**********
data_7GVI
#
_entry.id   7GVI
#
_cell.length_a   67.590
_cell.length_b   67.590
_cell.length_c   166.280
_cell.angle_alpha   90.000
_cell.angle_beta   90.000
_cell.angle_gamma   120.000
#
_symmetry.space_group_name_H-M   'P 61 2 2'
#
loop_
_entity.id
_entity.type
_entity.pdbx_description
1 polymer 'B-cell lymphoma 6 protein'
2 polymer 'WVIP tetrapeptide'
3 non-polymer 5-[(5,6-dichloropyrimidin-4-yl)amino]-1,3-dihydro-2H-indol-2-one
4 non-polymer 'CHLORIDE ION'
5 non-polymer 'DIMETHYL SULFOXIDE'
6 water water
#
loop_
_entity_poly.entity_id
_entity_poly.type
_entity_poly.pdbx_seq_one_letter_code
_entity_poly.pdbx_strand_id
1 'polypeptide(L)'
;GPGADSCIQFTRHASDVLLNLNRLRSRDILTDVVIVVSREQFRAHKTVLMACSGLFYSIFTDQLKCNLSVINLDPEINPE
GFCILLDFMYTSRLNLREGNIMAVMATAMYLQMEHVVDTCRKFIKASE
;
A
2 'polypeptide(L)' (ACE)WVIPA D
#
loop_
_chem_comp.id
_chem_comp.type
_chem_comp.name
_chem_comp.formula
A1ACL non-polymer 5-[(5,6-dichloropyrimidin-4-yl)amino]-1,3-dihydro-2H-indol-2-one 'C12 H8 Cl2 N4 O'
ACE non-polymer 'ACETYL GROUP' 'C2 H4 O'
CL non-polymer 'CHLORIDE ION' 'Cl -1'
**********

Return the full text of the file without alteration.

data_7GVI
#
_entry.id   7GVI
#
_cell.length_a   67.590
_cell.length_b   67.590
_cell.length_c   166.280
_cell.angle_alpha   90.000
_cell.angle_beta   90.000
_cell.angle_gamma   120.000
#
_symmetry.space_group_name_H-M   'P 61 2 2'
#
loop_
_entity.id
_entity.type
_entity.pdbx_description
1 polymer 'B-cell lymphoma 6 protein'
2 polymer 'WVIP tetrapeptide'
3 non-polymer 5-[(5,6-dichloropyrimidin-4-yl)amino]-1,3-dihydro-2H-indol-2-one
4 non-polymer 'CHLORIDE ION'
5 non-polymer 'DIMETHYL SULFOXIDE'
6 water water
#
loop_
_entity_poly.entity_id
_entity_poly.type
_entity_poly.pdbx_seq_one_letter_code
_entity_poly.pdbx_strand_id
1 'polypeptide(L)'
;GPGADSCIQFTRHASDVLLNLNRLRSRDILTDVVIVVSREQFRAHKTVLMACSGLFYSIFTDQLKCNLSVINLDPEINPE
GFCILLDFMYTSRLNLREGNIMAVMATAMYLQMEHVVDTCRKFIKASE
;
A
2 'polypeptide(L)' (ACE)WVIPA D
#
loop_
_chem_comp.id
_chem_comp.type
_chem_comp.name
_chem_comp.formula
A1ACL non-polymer 5-[(5,6-dichloropyrimidin-4-yl)amino]-1,3-dihydro-2H-indol-2-one 'C12 H8 Cl2 N4 O'
ACE non-polymer 'ACETYL GROUP' 'C2 H4 O'
CL non-polymer 'CHLORIDE ION' 'Cl -1'